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Nick Olson

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Everything posted by Nick Olson

  1. This subway moment is one of the most powerful, if not the most.
  2. But the film is from Belfont's perspective. Do we know that he feels bitterness and melancholy? I haven't read his book or seen his interviews, and frankly I have no desire to do so... but I think Scorsese recognized that Belfont's apparent obliviousness (perhaps still?) to the effect of his actions on others was going to be obvious. To me, the key scene in the film isn't the payphone-meltdown/Ferrari-ordeal scene (although that scene is certainly my favorite, one that strangely reminded me of Dave locked out of his own starship in 2001). It's the scene in which Belfort makes his outrageous sales pitch to an ordinary guy while his team is listening, mocking and insulting and flipping the bird to his target the whole time. That scene alone goes a great distance, in my opinion, demonstrating the dark heart of capitalism and hopefully scarring the audience just enough that they'll remember it next time a salesman — or a politician — comes after them. That scene was more disturbing to me than any of the orgies or other spectacles of self-indulgence. Agree on both scenes you mention, Jeffrey. Add in the suicidal image and it starts to become evident just how much shock-and-awe horror is mixed in with the laughs.
  3. FWIW: I posted an essayish review for Filmwell earlier this evening.
  4. Jeffrey, I'll be interested to see what comments you may (may not) have about The Sampler, who--on one viewing--is a presence in the film that isn't quite making sense for me...particularly when I read some of what Carruth and Sensenig have to say about him. I plan to watch the film a second time before posting a year-end list.
  5. Yeah, I see what you're saying--and I think it's there (from what I remember), but it just didn't cross my mind (and that's not to say that I haven't noticed Disney subtexts in the past, either)...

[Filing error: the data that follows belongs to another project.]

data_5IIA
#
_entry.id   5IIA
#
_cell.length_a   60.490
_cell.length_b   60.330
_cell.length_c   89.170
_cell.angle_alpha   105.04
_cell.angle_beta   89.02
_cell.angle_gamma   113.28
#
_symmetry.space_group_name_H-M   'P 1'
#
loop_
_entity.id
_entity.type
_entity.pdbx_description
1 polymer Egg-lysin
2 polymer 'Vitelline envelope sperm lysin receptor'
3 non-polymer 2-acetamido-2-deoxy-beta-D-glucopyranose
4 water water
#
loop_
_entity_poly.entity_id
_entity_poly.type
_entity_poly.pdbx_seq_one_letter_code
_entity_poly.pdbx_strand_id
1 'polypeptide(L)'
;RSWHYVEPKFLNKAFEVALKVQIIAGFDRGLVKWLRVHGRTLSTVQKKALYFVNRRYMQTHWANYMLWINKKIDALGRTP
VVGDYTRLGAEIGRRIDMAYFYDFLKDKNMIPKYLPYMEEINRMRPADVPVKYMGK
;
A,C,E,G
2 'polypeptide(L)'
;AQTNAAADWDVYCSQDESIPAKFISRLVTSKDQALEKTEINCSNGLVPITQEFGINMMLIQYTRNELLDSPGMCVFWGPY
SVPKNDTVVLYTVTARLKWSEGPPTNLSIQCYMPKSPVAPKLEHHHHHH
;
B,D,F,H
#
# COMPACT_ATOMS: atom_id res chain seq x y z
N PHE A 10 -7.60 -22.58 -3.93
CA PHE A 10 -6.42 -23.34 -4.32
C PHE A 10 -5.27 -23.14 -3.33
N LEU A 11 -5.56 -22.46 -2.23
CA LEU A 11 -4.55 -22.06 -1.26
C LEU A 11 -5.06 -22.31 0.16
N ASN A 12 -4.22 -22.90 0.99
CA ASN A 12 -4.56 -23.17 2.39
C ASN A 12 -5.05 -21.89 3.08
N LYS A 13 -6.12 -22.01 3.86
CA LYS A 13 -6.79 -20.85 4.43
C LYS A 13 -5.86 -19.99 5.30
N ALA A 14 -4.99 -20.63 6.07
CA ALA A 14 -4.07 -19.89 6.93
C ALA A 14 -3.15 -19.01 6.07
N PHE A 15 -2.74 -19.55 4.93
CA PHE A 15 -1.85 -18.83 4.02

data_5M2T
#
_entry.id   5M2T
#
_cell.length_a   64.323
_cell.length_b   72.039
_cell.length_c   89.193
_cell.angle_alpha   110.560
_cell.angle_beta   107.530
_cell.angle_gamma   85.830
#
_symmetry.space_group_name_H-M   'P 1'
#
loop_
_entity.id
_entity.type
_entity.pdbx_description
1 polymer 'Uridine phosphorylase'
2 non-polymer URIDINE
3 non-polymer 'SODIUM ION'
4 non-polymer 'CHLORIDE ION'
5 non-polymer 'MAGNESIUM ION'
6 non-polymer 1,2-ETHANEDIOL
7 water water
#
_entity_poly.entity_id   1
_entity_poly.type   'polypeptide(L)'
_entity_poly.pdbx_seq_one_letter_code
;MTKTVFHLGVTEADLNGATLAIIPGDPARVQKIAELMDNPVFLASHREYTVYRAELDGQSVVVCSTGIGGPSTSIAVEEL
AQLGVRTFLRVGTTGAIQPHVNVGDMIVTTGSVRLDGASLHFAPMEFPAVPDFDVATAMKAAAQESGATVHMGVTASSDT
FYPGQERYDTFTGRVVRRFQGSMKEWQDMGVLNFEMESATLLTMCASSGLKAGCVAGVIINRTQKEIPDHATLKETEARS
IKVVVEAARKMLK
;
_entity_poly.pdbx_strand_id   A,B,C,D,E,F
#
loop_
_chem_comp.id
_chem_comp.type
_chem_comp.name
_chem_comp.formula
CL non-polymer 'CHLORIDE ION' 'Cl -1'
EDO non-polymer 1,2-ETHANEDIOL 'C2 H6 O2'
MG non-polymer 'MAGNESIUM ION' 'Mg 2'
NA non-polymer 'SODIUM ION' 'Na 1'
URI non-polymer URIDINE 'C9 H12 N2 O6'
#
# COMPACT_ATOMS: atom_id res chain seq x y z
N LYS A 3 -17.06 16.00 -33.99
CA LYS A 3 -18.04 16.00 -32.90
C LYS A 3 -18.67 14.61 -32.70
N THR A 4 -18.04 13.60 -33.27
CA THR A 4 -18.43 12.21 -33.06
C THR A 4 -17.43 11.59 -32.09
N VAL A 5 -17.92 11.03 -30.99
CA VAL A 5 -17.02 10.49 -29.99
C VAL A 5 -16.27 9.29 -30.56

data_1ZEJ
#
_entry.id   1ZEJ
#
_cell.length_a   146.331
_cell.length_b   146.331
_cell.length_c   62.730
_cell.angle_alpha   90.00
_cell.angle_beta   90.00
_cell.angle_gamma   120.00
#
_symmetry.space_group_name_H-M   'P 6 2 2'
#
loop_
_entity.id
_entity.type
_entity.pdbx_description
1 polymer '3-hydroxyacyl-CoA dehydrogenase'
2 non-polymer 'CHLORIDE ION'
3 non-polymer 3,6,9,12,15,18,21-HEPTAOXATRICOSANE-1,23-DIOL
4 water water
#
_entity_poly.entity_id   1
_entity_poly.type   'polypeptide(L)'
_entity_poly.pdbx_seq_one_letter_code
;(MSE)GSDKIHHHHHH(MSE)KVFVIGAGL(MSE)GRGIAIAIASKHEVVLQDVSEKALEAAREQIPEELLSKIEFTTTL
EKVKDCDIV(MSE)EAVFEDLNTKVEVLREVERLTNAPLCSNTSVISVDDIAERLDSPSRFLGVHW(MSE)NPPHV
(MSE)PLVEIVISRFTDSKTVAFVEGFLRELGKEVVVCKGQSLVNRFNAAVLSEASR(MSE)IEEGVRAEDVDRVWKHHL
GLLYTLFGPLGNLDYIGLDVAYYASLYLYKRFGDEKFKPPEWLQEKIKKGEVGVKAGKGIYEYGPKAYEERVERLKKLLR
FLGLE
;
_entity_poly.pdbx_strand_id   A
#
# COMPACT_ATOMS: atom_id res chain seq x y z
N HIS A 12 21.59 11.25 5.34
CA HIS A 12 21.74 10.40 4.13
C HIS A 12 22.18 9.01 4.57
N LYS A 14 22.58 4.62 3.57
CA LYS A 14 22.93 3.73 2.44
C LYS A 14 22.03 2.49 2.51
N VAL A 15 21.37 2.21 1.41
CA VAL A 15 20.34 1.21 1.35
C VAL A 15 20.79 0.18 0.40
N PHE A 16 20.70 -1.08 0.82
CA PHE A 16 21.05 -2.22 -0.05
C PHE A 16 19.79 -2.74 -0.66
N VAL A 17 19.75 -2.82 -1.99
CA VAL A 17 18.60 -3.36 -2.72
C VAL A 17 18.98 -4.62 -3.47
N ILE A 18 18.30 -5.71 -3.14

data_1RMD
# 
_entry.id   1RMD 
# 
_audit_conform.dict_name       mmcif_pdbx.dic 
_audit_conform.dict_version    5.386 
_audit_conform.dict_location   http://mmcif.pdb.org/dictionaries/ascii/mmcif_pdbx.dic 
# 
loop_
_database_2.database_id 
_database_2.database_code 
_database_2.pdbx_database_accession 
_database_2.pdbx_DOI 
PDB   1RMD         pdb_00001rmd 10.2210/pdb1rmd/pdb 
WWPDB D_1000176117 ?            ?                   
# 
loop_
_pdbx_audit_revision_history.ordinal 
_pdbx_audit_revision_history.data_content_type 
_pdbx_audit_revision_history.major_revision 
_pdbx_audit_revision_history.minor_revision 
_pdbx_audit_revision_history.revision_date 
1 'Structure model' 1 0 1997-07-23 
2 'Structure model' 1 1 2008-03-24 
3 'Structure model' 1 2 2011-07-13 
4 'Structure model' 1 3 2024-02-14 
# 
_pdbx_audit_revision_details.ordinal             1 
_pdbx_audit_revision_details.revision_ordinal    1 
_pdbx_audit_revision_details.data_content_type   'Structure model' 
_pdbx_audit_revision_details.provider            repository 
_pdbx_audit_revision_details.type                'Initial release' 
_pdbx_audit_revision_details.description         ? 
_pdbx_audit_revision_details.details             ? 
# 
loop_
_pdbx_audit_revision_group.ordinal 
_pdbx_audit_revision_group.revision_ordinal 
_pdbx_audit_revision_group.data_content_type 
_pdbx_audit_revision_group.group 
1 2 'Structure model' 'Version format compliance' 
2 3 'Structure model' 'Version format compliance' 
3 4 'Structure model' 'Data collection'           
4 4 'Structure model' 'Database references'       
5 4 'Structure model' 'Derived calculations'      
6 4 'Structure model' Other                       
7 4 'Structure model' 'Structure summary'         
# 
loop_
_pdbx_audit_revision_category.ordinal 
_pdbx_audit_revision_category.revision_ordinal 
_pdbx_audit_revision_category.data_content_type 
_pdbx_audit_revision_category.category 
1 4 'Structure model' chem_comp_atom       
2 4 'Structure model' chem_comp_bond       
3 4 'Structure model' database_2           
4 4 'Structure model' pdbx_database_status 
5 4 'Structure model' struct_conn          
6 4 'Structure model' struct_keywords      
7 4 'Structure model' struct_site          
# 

6. Dropping by to say that I'm growing bored with "video game movie" in its various iterations to function as a lazy negative description of a movie. I wonder if the people who use it have played video games, or if they have heard about college students playing Halo a lot. Obligatory Note: I've not noticed anyone in this forum use it--so if you have, I'm not intending to fire shots.
  7. LIKE SOMEONE IN LOVE is at the top of my must-see list, but I just have a feeling it won't be available until, like, March or April when IFC inevitably teams up with Criterion or puts it on Netflix.
  8. I could make a top ten (15, even) list right now that I'd think was really enjoyable. And yet, in the next two to three weeks, I plan to watch: Faust American Hustle Bastards Hannah Arrendt A Hijacking Apres Mai The Wind Rises Fruitvale Station Drug War The Grandmaster You ain't seen nothin' yet The Act of Killing Leviathan Ain't them bodies saints inside llewyn davis Wolf of Wall Street Nebraska Her Stoker The Bling Ring Until then, I'll wait on posting a "list", but I'll say that I'm high on: The Past This is Martin Bonner From Up on Poppy Hill 12 Years a Slave Before Midnight Frances Ha The World's End To the Wonder Gravity Stories We Tell Museum Hours A Conjuring A Touch of Sin The Spectacular Now Mud Captain Phillips
  9. I actually (informally) adopted your point system when I decided to start including Star scores over at Letterboxd, Darren. Of course, it's still two different systems ultimately. My 4-star is inevitably likely to be different from your 4-star--not to mention I feel pretty unqualified to hand out five stars (from a historical perspective, I mean). But I think what you've created is a pretty helpful guide for me to orient my response to a film. I agree with you that it's helpful to give scores/brief reviews to films shortly after I see them (in part, that's why I started doing so on Letterboxd). Yet, I'm finding that there are still some film experiences in which I'm unable to account for a growth or decline of how much I value the film (I mean within, say, 3-7 days after seeing it, for instance). And I think it raises another set of questions (when scoring) about whether a film is especially reliant on the viewer's first experience of it, or whether it's the kind of film which rewards multiple viewings. I try to account for these things, too, though it's not always easy. When I first saw Certified Copy, I *liked* it, and I felt pretty confident that I would grow to love it (I did). So it's interesting to score something like CC after seeing it a first time versus (for me) scoring something like The Prestige which has (again, for me) a more immediate payoff.